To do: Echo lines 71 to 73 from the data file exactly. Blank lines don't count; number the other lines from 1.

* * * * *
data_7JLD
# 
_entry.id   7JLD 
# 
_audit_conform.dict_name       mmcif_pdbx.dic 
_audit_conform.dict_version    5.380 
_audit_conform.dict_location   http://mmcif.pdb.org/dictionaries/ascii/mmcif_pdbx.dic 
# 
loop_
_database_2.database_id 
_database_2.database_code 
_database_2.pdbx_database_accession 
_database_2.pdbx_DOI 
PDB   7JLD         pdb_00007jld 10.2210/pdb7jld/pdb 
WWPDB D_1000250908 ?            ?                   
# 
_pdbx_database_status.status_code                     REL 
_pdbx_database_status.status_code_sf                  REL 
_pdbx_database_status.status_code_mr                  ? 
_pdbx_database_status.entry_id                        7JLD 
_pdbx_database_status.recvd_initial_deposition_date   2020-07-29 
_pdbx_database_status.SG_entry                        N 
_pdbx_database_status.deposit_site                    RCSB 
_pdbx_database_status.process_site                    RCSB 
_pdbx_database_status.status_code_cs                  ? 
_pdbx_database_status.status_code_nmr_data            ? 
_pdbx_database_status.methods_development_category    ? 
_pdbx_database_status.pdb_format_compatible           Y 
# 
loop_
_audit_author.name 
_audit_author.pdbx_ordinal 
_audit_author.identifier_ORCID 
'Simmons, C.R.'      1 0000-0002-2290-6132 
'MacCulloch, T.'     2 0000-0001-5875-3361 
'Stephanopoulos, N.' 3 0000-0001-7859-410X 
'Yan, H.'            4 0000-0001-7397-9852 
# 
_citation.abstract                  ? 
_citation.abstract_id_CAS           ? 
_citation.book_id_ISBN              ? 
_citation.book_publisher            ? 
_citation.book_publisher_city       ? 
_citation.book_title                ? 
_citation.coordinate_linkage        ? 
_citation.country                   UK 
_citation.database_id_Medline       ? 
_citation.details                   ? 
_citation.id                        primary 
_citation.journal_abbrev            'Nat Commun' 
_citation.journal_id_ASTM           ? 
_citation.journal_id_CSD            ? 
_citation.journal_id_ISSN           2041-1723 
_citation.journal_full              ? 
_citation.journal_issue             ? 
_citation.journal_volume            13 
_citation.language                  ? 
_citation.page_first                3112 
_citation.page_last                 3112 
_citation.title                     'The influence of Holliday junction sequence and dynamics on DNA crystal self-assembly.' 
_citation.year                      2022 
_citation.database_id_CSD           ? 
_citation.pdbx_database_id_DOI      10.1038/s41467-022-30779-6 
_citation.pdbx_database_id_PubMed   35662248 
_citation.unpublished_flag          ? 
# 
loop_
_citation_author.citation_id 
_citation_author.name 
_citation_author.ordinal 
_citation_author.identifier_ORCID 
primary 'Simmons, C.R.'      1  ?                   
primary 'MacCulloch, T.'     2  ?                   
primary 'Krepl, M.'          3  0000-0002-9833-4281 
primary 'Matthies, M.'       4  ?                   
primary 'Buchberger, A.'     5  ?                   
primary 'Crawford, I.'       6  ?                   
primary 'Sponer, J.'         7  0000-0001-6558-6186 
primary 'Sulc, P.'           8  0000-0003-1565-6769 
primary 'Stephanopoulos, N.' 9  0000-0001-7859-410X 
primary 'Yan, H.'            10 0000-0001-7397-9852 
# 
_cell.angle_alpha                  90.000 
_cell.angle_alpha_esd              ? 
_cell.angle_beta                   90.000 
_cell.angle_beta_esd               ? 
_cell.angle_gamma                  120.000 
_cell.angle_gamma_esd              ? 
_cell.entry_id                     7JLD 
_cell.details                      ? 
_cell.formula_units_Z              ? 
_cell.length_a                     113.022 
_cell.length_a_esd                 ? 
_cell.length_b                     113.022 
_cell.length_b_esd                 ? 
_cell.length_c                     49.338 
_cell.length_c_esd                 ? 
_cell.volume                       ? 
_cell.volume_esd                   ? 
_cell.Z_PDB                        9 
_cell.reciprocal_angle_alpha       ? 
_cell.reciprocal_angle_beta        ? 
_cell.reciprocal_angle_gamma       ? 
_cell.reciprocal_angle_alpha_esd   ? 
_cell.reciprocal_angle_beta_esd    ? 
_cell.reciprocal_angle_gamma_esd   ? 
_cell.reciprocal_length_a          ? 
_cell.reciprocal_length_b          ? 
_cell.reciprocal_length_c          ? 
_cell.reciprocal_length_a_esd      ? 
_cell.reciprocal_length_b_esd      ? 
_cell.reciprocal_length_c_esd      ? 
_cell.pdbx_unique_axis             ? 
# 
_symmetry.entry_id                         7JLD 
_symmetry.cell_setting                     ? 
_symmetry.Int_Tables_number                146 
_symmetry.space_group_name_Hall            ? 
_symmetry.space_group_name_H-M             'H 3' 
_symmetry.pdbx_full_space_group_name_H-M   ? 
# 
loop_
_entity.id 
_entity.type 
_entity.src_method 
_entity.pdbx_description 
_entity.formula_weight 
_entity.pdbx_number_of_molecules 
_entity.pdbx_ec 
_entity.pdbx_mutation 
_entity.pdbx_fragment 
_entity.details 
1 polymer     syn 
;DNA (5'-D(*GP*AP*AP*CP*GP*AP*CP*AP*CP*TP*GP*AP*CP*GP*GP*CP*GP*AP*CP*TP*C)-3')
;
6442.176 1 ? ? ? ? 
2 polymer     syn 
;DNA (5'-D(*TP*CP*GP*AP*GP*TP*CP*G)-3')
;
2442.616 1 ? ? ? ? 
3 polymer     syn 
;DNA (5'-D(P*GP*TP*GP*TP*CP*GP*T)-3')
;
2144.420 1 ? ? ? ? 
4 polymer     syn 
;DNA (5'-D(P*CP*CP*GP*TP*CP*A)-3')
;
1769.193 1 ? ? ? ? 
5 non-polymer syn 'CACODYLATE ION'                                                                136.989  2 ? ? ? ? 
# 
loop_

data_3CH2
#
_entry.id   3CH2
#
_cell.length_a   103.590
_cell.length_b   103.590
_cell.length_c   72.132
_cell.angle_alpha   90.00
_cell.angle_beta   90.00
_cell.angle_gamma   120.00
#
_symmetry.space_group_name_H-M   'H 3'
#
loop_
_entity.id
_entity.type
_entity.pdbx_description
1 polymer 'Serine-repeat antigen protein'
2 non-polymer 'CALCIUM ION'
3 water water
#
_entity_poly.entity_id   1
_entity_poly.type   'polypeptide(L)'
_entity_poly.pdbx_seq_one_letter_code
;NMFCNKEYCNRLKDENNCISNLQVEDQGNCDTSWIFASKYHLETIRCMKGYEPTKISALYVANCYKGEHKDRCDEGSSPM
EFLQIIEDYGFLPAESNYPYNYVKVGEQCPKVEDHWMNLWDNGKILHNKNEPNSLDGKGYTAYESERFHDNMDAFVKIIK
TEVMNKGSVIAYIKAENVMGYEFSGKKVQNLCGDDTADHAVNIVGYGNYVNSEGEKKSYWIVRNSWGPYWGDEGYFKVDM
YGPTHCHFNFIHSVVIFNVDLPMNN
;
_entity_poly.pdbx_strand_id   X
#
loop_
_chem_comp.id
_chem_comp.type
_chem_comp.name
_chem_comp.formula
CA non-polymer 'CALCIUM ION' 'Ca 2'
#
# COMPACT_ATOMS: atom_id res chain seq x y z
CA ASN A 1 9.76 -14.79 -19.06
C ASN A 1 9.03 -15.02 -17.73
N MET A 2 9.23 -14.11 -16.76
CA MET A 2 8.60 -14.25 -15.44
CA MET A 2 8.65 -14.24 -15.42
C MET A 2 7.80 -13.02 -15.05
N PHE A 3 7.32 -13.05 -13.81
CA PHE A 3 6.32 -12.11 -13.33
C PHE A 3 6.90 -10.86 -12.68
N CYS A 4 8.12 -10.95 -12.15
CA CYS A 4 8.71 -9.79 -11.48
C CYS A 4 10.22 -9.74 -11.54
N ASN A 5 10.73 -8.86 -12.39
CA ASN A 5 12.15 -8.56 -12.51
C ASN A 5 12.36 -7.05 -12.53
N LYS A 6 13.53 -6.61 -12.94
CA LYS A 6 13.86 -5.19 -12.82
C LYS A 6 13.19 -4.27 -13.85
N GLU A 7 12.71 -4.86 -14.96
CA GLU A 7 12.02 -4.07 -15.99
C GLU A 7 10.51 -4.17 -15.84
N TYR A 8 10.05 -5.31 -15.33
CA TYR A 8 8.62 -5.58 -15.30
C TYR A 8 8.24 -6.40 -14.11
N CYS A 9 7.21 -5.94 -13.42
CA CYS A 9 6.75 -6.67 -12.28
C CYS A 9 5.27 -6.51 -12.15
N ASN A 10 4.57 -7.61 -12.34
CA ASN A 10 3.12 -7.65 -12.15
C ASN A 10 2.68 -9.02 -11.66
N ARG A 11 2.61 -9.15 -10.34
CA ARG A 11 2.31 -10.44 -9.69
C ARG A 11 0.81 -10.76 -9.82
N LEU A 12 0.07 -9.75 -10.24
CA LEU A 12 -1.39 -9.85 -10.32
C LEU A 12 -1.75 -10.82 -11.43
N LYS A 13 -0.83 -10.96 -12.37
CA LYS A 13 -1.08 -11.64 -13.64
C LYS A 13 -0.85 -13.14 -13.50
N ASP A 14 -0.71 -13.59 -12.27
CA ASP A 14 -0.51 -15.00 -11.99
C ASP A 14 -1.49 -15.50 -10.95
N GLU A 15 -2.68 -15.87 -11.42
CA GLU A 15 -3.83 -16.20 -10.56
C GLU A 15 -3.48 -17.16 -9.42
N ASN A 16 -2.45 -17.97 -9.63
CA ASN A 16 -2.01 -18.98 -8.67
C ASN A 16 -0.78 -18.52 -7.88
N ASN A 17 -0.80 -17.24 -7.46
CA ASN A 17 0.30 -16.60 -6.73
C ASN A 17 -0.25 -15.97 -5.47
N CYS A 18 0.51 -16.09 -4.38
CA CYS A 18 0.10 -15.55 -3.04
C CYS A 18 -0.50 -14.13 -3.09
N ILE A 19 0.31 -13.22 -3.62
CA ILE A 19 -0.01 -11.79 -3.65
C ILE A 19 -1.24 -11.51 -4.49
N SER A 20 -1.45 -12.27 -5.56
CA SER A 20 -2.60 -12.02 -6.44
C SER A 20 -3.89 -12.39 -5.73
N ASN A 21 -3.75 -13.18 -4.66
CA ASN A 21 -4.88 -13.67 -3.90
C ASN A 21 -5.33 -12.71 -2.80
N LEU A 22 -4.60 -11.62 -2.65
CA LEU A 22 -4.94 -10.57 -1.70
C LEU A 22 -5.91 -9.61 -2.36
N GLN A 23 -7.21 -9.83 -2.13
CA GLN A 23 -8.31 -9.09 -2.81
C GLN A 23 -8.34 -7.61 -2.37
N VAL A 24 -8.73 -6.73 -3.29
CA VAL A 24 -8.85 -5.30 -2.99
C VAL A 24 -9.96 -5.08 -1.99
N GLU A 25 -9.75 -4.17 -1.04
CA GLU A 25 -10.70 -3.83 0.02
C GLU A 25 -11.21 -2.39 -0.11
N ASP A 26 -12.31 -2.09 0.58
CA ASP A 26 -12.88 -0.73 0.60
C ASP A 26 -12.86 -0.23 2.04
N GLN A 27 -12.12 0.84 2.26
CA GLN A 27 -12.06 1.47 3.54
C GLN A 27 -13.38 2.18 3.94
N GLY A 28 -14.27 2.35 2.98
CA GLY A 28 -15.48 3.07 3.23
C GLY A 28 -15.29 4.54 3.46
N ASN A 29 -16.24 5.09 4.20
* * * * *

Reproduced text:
_citation_author.identifier_ORCID 
primary 'Simmons, C.R.'      1  ?                   
primary 'MacCulloch, T.'     2  ?                   